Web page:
Against all the odds, Ireland’s first-ever Dressage team earned an Olympic qualifying spot when finishing seventh at the FEI European Championships in Rotterdam, The Netherlands yesterday where Germany claimed the team title for the 24th time.
And it was a spectacular last-to-go performance from Judy Reynolds and her brilliant 17-year-old gelding Vancouver K that clinched it.
Irish backs were against the wall when Anna Merveldt didn’t get the ride she was hoping for from her young stallion, Esporim, earlier yesterday. The pair are a relatively new partnership, only together since the beginning of the year, but the double-Olympian has been producing impressive results in the lead-up to these Championships.
Yesterday however her 10-year-old horse experienced stage-fright during his test, and his mark of 67.717 was below what was expected. “I think he was slightly overwhelmed by the situation” the disappointed rider said afterwards.
It was always going to be a tough ask for this pioneering Irish side, the relatively inexperienced Kate Dwyer posting 66.180 when first to go on Monday with Snowdon Faberge who, being part Welsh cob, doesn’t have the kind of pedigree normally found in this sport but who showed serious potential when posting 66.180.
Drama ensued later in the day however when second-line rider Heike Holstein took a crashing fall from a bicycle just over an hour before her test. However even though her warm-up was curtailed because she was taken to the onsite medical centre, she produced a great ride for a mark of 69.472 with her talented home-bred mare Sambuca.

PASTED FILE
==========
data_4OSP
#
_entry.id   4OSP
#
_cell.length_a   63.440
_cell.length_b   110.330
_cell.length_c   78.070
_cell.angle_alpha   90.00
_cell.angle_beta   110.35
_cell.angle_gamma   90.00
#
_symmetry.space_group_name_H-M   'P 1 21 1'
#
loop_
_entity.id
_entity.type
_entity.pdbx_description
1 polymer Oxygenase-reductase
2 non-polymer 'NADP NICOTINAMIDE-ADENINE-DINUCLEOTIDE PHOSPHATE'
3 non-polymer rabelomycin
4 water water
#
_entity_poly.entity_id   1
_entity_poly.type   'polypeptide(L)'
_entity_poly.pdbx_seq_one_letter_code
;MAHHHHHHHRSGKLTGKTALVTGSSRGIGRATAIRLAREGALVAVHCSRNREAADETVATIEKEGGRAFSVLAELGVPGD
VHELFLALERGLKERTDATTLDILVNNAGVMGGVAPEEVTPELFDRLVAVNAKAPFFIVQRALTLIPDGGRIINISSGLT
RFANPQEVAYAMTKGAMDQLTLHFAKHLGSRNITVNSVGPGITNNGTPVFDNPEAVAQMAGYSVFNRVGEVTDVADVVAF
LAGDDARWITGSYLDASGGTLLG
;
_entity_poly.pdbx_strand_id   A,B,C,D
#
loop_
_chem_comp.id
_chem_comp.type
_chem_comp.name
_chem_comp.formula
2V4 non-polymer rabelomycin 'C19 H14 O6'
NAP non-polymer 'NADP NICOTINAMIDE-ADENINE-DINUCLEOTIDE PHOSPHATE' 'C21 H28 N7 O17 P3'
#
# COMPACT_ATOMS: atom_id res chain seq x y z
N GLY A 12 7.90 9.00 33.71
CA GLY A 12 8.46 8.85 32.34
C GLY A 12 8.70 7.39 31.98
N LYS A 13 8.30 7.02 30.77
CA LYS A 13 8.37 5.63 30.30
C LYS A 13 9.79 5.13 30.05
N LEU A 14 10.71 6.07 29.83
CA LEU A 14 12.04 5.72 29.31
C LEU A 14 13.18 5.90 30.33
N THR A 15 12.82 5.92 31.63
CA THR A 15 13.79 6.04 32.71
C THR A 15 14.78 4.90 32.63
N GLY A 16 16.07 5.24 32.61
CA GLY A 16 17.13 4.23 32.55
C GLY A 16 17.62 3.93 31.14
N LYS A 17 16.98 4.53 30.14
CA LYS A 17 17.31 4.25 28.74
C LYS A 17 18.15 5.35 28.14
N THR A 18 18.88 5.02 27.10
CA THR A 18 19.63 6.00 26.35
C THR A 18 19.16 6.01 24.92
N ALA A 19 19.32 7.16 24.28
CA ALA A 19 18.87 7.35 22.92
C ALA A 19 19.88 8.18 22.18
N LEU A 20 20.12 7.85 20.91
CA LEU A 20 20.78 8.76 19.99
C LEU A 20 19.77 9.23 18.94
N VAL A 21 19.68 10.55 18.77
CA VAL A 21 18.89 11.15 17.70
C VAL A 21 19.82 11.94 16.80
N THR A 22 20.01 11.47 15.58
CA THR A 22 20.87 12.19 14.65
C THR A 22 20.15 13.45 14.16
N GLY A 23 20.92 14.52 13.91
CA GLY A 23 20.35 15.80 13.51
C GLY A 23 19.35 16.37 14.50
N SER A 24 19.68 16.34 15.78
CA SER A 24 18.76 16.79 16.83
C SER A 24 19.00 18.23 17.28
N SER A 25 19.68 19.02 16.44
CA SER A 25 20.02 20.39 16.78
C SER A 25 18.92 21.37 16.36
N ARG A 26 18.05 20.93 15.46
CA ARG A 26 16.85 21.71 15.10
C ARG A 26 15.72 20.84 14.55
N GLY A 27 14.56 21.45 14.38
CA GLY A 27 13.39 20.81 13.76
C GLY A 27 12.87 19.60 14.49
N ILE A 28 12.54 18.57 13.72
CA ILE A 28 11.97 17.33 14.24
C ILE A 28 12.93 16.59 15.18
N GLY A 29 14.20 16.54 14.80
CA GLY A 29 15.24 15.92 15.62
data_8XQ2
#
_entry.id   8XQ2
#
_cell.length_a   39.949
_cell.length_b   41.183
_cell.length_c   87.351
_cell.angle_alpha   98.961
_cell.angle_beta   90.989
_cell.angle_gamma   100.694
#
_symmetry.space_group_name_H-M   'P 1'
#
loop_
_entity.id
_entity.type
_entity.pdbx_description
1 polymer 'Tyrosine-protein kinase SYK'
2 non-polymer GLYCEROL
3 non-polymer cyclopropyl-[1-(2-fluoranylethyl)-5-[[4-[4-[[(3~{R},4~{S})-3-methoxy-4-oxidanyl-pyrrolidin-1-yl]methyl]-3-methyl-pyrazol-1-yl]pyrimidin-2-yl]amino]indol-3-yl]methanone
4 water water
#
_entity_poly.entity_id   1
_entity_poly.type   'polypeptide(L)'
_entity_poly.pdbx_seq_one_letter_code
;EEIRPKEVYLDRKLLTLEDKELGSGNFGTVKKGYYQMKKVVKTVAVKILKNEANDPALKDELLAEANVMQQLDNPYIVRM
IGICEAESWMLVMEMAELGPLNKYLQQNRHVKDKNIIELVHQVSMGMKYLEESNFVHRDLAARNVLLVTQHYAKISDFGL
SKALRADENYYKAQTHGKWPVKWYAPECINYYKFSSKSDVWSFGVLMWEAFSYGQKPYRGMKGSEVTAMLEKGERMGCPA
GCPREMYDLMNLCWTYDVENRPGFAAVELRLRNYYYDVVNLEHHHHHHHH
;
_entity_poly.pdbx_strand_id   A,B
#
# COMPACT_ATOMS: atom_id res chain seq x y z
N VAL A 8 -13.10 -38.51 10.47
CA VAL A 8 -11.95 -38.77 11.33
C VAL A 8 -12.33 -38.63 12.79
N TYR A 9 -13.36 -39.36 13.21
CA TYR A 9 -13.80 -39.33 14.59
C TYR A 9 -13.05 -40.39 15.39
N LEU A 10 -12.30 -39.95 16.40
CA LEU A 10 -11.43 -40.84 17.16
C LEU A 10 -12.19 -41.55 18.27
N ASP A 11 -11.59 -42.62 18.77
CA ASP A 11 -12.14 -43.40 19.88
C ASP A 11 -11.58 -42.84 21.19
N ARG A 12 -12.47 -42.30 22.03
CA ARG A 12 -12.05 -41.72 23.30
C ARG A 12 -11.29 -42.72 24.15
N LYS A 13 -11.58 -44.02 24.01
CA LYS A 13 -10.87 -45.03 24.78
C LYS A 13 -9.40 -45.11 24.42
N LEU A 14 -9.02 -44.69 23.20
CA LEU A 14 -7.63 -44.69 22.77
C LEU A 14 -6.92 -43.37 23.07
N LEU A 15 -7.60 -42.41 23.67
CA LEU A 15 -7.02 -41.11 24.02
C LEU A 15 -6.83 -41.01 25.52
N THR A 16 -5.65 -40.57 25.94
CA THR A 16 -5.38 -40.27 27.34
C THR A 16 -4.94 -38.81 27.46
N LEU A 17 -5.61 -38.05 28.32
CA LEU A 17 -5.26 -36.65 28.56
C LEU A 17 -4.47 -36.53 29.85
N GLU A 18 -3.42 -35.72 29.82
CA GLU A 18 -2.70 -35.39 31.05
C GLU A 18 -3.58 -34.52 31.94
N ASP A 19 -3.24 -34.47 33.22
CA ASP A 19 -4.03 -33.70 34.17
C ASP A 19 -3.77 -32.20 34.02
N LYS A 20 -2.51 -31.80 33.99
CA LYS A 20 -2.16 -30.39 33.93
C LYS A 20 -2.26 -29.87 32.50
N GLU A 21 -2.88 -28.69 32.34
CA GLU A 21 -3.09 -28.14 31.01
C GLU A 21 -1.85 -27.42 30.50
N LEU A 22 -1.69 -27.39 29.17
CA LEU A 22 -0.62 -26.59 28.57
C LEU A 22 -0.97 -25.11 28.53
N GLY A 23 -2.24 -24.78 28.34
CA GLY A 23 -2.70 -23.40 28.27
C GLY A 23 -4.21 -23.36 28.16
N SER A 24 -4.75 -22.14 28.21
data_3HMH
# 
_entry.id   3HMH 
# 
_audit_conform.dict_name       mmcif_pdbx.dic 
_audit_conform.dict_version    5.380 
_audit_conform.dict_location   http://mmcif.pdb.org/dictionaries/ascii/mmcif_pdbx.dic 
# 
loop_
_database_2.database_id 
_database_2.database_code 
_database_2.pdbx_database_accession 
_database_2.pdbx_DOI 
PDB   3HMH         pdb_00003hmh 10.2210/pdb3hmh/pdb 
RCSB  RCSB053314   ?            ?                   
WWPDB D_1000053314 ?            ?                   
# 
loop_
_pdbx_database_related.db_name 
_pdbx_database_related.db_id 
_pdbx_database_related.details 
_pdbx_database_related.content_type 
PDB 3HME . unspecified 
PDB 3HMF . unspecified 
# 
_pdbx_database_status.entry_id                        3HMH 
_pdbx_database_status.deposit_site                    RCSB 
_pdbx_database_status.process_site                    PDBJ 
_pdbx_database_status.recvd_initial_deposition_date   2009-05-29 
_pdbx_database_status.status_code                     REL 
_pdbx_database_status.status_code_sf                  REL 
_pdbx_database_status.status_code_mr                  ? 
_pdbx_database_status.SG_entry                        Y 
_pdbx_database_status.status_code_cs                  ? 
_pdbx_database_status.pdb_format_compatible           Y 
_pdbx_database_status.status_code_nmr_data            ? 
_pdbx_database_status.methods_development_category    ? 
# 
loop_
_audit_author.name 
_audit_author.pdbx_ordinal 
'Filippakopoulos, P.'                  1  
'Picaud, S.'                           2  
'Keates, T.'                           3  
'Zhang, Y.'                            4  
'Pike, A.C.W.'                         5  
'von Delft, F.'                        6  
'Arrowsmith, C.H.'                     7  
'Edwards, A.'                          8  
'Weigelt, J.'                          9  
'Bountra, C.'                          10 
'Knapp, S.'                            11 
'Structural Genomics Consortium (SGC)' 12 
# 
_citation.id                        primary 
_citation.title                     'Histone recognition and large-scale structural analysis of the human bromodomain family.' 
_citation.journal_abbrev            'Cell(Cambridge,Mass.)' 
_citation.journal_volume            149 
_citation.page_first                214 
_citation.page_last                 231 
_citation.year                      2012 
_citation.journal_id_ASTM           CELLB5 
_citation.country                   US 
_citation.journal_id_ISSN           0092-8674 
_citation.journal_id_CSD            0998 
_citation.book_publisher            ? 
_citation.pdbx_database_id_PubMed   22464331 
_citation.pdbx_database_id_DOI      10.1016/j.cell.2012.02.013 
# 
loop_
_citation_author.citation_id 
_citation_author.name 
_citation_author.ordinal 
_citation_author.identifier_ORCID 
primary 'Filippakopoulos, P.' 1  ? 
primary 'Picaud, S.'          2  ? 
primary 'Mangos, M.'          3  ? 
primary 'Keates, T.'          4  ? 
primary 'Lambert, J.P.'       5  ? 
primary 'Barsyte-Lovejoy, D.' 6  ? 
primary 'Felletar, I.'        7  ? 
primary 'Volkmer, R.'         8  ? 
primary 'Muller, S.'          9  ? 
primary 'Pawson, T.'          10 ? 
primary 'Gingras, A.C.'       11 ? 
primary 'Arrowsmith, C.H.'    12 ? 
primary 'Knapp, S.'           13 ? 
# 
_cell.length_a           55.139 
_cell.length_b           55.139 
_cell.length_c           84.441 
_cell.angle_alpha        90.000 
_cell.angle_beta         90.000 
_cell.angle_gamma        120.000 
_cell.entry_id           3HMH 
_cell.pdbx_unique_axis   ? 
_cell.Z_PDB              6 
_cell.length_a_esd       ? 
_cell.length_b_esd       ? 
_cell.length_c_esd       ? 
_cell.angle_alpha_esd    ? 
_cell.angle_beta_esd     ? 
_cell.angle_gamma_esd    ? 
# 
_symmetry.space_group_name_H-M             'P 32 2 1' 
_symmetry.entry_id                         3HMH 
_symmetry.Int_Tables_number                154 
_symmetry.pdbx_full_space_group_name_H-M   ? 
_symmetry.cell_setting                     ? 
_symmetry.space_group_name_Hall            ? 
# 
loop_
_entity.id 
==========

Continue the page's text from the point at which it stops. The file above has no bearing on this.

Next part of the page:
By the time Reynolds set off yesterday with Vancouver K she had no option but to come up with a score of at least 73.00 to keep Ireland in the Olympic qualifying zone. There were nine countries chasing down the three spots on offer, and Portugal and France were breathing hard down Irish necks.
But the diminutive Kildare native, 23rd in the world rankings, has always been a gritty character. And as she set off with her horse-of-a-lifetime who has taken her to two World Championships, the Olympic Games in Rio and into fourth place at the World Cup Final in Omaha (USA) in 2017, the two of them had their game-faces on.
With the best Grand Prix test of their entire career together they earned 76.351 and set yet another Irish record.
“It takes the pressure off for the rest of the year, which is great given that I have a 17-year-old horse. He’s fit, he’s rearing to go, but you still want to manage him and give him the best shot for next year”, she said. Finishing individually equal-10th she makes the cut into tomorrow’s Grand Prix Special.
Yesterday’s result has really put it up to the Irish showjumpers who have failed to qualify for Tokyo so far and who are also hunting one of three Tokyo tickets on offer in Rotterdam this week. “I just met Michael Blake (Assistant Jumping Chef d’Equipe) and I told him to go down to the jumping stables and tell them to get their sh.. together – then we can have three teams in Tokyo!” said Reynolds.
Ireland’s eventers earned Olympic qualification when scooping silver at last year’s World Equestrian Games.